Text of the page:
Normally, Windows servers running Microsoft Terminal Services can use a session broker (known as Terminal Services Session Directory in Windows Server 2003 and TS Session Broker in Windows Server 2008) to ensure that user sessions are assigned to specific servers. If a client initiates a connection request to the wrong terminal server, that server redirects the client to the appropriate server.
When you have a BIG-IP system, however, the incorrect server needs to redirect the client to the BIG-IP system virtual server, rather than to an individual server in the load balancing pool. To ensure that this happens, you can configure an MSRDP profile. With an MSRDP profile, Local Traffic Manager uses a token that the session broker provides to maintain persistence records. If a user initiates a session for which no session broker token exists, Local Traffic Manager makes load balancing decisions according to whichever load balancing method is configured for the pool.
In summary, using Local Traffic Manager with an MSRDP persistence profile, in conjunction with a session broker, allows for higher scalability and a greater range and flexibility of load balancing options than when using a session broker alone.
Server platform issues
By default, Local Traffic Manager with MSRDP persistence enabled load balances connections according to the way that the user has configured Local Traffic Manager for load balancing, as long as the session broker is configured on each server in the pool. Terminal Services Session Directory and TS Session Broker are features that are only available on Windows Server 2003 or Windows Server 2008, 2012 respectively. Therefore, each server in the pool must be a Windows Server 2003 or Windows Server 2008 server, if you want to use MSRDP persistence in default mode. Also, each client system must be running the remote desktop client software that is included with any Windows Server 2003 or Windows Server 2008, 2012 system.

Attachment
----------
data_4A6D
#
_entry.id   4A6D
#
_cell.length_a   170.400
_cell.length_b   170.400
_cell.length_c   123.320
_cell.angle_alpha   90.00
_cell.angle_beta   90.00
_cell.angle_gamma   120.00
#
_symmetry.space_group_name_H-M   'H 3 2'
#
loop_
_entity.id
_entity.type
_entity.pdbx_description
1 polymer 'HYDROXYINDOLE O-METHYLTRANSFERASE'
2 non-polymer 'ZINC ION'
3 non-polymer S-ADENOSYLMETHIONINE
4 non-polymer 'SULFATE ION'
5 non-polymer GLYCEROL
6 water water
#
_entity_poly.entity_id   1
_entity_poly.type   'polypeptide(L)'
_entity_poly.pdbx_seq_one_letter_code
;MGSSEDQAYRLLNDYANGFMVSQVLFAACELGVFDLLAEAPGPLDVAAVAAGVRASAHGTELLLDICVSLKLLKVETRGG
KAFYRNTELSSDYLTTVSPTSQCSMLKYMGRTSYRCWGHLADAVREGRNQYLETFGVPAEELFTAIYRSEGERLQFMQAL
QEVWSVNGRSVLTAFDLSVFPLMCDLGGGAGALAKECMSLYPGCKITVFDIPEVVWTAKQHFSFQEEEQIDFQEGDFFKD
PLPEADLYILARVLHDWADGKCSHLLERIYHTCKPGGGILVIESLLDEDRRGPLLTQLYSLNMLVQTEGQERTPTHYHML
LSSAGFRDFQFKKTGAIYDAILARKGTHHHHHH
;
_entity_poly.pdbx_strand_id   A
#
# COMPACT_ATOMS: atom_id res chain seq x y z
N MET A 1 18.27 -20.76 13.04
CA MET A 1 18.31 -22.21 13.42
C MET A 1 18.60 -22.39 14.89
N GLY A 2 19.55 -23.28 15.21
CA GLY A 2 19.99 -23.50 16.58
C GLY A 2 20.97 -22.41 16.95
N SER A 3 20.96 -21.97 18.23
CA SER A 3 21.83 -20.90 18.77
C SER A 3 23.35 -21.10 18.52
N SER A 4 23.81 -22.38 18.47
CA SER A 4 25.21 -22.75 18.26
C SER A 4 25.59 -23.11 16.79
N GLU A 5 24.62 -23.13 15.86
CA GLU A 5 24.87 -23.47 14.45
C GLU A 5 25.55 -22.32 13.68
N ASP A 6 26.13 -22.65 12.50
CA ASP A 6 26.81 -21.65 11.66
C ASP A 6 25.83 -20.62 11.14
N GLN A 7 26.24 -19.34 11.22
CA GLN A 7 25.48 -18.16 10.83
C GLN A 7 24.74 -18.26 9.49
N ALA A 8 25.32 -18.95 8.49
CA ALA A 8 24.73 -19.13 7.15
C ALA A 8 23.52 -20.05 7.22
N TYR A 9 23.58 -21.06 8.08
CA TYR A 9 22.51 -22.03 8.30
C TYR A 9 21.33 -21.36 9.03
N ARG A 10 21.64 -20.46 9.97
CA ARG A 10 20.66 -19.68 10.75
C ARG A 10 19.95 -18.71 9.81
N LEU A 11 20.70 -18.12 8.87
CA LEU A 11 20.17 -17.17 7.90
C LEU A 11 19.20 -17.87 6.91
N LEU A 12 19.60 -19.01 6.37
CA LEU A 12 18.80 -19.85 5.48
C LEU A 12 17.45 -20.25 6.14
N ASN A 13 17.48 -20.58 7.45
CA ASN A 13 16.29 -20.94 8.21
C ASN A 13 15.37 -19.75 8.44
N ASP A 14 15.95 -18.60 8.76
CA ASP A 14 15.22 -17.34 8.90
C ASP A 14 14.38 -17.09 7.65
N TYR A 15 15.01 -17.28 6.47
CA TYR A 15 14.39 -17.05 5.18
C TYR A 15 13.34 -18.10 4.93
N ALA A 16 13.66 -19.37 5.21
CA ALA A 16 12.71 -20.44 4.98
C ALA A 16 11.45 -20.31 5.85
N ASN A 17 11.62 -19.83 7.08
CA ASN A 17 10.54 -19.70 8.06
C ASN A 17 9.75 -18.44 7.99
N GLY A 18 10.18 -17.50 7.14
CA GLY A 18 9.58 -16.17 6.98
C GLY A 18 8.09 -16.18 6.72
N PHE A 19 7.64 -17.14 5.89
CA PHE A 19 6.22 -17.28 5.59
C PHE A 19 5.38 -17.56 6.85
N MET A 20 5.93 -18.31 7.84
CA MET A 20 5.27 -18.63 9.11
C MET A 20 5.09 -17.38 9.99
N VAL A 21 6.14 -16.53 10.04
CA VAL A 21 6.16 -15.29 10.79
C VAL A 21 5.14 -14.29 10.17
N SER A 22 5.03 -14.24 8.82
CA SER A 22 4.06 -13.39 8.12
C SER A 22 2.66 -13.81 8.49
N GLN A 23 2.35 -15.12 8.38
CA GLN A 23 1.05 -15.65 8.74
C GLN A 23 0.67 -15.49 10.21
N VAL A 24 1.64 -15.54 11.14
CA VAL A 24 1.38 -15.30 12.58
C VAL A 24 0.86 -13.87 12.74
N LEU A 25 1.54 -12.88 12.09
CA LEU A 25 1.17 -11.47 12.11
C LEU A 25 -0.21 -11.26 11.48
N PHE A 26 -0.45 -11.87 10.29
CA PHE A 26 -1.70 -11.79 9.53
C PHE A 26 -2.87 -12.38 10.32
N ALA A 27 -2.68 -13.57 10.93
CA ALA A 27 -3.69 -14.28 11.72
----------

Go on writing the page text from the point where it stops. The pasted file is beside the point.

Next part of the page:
If, however, you want to enable MSRDP persistence but your server platforms are running older versions of Windows (on which Session Directory or TS Session Broker is not available), you can enable MSRDP persistence in non-default mode. This causes Local Traffic Manager to connect a client to the same Windows server by way of the user name that the client provides. Note that enabling MSRDP persistence in non-default mode (that is, with no session broker available on the servers) is less preferable than the default mode, because it provides limited load-balancing and redirection capabilities.